# Highlights

CLIP (Contrastive Language-Image Pre-Training) is a SOTA image/text joint representation learning method trained from scratch on a dataset of 400 million (image, text) pairs downloaded from the internet. CLIP is SOTA on several datasets, in particular when used as a zero-shot learning method. Surprisingly, without having seen a single ImageNet image during training, it outperforms on ImageNet a fully-trained ResNet-50!

# Contrastive training

The main idea of the method is fairly easy to understand. As shown in figure 1, the system has a text and an image encoder which are both fed with a batch of N elements : N images for the image encoder and N text descriptions for the text encoder. For each batch, the i-th image fits the i-th description. Following the algorithm of figure 3, the image and text feature vectors of each data are projected to a joint latent space and scaled with a pairwise cosine similarity function. This results into an $$N\times N$$ set of (image,text) embedding pairs. Of these pairs, $$N$$ are positive pairs and $$N\times N-N$$ are negative pairings. The resulting cross entropy loss is a positive-vs-negative contrastive loss.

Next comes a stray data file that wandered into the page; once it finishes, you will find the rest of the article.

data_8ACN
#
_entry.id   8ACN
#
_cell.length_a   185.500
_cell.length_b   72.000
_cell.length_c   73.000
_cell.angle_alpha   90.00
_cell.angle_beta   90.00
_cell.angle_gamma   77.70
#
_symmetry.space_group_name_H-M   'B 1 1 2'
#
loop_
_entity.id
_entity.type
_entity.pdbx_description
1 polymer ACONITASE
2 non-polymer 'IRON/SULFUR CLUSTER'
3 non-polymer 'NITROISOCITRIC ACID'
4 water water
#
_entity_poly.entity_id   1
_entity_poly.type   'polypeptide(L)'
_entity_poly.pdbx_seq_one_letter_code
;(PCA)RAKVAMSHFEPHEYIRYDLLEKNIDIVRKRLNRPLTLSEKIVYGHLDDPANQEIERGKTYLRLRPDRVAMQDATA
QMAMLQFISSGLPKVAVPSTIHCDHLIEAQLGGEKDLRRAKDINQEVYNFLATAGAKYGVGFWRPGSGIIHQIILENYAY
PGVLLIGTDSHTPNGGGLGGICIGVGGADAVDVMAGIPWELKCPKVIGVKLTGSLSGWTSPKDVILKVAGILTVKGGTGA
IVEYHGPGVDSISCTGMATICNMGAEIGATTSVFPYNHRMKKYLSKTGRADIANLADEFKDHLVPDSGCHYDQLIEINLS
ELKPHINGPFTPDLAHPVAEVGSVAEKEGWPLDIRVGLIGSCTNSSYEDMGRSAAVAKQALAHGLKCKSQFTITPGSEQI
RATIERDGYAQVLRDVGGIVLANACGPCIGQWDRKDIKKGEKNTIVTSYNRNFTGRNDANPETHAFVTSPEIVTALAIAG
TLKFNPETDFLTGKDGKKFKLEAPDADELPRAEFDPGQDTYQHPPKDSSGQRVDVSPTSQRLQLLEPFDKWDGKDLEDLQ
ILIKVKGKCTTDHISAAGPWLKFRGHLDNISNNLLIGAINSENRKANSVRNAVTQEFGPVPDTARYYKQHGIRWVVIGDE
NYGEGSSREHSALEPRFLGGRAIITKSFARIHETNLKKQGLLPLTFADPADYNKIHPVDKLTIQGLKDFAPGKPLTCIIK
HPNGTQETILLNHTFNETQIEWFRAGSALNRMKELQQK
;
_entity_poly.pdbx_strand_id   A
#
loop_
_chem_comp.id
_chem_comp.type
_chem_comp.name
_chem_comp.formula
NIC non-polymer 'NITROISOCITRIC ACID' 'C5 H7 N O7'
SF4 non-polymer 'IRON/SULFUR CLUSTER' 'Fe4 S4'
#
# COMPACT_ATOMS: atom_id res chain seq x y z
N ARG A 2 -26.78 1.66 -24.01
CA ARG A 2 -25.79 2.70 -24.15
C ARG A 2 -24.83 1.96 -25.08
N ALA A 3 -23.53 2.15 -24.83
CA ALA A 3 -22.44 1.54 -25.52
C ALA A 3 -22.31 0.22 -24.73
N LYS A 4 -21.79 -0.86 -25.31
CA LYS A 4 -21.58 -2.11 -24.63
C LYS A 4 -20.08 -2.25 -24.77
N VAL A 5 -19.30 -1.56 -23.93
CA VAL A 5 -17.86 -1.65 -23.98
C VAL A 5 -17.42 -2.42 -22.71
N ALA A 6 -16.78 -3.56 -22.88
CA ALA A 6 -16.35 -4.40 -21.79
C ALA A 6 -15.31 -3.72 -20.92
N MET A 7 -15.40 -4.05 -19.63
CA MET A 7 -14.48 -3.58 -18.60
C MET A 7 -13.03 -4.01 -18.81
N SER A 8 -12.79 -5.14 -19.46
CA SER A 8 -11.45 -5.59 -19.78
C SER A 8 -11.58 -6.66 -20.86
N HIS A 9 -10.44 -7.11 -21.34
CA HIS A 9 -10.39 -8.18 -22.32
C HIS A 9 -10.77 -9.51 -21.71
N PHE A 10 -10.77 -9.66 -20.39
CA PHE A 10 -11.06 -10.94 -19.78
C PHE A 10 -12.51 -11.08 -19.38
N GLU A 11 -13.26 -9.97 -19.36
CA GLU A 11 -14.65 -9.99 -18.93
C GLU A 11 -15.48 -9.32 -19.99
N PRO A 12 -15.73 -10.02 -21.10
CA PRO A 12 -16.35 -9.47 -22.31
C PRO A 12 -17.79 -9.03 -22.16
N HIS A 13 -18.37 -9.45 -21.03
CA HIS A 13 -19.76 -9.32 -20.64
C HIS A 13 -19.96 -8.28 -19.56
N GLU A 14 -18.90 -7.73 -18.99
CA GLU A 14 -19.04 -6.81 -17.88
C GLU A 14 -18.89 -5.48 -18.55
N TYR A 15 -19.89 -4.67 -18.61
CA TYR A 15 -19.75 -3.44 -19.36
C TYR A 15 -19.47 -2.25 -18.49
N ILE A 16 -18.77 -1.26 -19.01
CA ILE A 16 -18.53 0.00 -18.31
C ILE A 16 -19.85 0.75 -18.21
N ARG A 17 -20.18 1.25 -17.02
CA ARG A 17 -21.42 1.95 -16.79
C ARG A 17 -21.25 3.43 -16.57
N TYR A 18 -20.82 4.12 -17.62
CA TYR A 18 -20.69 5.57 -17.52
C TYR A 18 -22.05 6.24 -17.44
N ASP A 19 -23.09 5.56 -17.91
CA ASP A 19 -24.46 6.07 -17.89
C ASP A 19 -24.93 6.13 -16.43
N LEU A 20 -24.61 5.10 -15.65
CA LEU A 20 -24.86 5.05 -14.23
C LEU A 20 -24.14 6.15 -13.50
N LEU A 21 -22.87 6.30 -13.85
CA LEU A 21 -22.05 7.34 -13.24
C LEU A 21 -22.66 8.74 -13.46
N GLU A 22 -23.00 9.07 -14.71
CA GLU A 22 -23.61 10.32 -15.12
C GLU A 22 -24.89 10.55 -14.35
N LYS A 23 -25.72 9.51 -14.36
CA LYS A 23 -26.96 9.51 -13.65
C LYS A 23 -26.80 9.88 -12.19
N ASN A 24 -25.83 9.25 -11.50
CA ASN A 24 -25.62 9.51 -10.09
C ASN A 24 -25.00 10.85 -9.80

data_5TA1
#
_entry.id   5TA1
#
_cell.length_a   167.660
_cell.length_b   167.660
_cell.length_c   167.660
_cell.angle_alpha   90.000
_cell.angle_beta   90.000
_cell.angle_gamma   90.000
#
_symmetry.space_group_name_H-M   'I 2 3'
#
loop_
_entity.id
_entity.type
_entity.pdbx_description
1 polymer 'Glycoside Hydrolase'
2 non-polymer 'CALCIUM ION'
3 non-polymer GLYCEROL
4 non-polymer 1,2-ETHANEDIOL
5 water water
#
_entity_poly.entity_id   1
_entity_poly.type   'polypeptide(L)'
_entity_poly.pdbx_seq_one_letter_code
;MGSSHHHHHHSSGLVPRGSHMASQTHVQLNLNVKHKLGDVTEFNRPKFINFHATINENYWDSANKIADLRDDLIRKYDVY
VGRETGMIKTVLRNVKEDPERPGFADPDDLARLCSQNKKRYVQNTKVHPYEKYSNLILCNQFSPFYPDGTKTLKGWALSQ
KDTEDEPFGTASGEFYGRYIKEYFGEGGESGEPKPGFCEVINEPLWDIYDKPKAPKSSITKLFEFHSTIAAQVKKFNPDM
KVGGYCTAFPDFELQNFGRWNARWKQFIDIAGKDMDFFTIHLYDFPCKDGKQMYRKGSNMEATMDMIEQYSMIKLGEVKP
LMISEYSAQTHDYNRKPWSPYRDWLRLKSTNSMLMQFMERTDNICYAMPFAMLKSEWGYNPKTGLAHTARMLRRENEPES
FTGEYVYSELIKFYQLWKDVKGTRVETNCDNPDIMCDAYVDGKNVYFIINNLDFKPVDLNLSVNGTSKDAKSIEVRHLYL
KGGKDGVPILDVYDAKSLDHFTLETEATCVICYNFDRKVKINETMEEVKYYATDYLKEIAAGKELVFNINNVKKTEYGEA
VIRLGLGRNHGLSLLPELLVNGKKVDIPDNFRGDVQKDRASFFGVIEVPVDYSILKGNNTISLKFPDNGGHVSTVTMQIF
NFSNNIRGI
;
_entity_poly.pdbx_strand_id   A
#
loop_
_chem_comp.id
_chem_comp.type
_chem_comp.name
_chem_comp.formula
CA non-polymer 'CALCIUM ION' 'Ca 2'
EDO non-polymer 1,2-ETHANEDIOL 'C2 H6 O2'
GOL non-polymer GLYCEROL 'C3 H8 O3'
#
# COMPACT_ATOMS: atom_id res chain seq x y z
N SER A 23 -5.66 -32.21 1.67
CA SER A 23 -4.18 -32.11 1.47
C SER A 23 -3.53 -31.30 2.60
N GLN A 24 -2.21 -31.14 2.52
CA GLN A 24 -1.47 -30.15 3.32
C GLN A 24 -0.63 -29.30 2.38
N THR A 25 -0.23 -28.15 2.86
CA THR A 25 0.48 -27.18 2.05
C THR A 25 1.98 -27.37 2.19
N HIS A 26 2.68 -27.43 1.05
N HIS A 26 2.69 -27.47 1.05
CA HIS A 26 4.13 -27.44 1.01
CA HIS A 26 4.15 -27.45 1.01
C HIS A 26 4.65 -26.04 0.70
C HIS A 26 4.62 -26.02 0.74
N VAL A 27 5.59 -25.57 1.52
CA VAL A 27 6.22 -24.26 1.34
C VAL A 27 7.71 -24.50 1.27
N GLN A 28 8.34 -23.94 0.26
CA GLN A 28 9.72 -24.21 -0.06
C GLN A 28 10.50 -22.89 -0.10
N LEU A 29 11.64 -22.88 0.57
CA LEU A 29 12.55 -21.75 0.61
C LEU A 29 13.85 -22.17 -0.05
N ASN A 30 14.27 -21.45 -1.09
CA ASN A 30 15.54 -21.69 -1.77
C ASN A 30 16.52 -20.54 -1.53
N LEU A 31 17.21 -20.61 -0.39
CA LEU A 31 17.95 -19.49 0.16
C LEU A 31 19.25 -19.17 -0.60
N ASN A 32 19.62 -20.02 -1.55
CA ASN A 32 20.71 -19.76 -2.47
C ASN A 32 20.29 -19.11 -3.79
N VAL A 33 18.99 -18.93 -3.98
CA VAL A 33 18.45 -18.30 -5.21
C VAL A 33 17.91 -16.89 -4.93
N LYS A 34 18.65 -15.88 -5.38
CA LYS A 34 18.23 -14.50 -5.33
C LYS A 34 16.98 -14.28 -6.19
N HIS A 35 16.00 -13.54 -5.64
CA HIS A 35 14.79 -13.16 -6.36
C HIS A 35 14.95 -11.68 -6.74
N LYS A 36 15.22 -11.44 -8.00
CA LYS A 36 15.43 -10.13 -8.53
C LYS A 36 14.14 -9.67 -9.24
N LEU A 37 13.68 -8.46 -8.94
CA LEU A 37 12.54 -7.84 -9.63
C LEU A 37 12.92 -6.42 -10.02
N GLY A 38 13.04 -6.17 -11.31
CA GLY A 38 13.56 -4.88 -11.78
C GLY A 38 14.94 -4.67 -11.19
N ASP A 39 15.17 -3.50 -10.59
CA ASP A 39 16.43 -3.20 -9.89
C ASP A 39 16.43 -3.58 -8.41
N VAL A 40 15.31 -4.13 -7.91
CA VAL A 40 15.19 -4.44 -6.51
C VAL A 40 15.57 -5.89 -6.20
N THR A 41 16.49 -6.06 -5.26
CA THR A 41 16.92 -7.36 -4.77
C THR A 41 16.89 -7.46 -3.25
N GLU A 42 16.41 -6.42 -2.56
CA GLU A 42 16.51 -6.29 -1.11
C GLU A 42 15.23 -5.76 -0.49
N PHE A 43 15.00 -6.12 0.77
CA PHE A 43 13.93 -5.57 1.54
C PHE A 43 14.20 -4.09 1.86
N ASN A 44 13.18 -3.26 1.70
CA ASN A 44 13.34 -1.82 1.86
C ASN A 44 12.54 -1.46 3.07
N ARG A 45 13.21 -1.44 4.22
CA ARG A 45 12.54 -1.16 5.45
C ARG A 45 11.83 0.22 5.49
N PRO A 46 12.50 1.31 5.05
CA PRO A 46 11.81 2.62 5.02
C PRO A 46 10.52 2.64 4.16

# Test time

At test time, one image is fed to the image encoder while N text sentences are fed to the text encoder. Notice that all sentences is a text prompt such as “A photo of a” which includes the class name (plane, car, dog, etc). The authors advocate that engineering the right prompt is a key to success. For example, in order to disambiguate the word boxer (dog breed vs the sport) the prompt could be “photo of a boxer, an animal” in the case of an animal dataset. At the end, the image is classified according to the sentence whose pairwise cosine similarity is the largest.

# Results

The paper contains numerous results obtained with different image encoders (ResNet and Vision Transformer) and a Transformer network as text encoder. From these results, I kept the following three:

• In Table 1, we get the accuracy of CLIP on 3 datasets compared to Visual N-Grams, a well-known zero-short learning method. Notice the 76,2% accuracy on ImageNet, on par with ResNet trained on that dataset!
• Figure 5 shows that zero-shot CLIP is very competitive on 27 datasets. Here it is compared with a linear classifier fitted on ResNet-50 features.
• Figure 11, CLIP feature space is better than that of the best ImageNet pretrained model.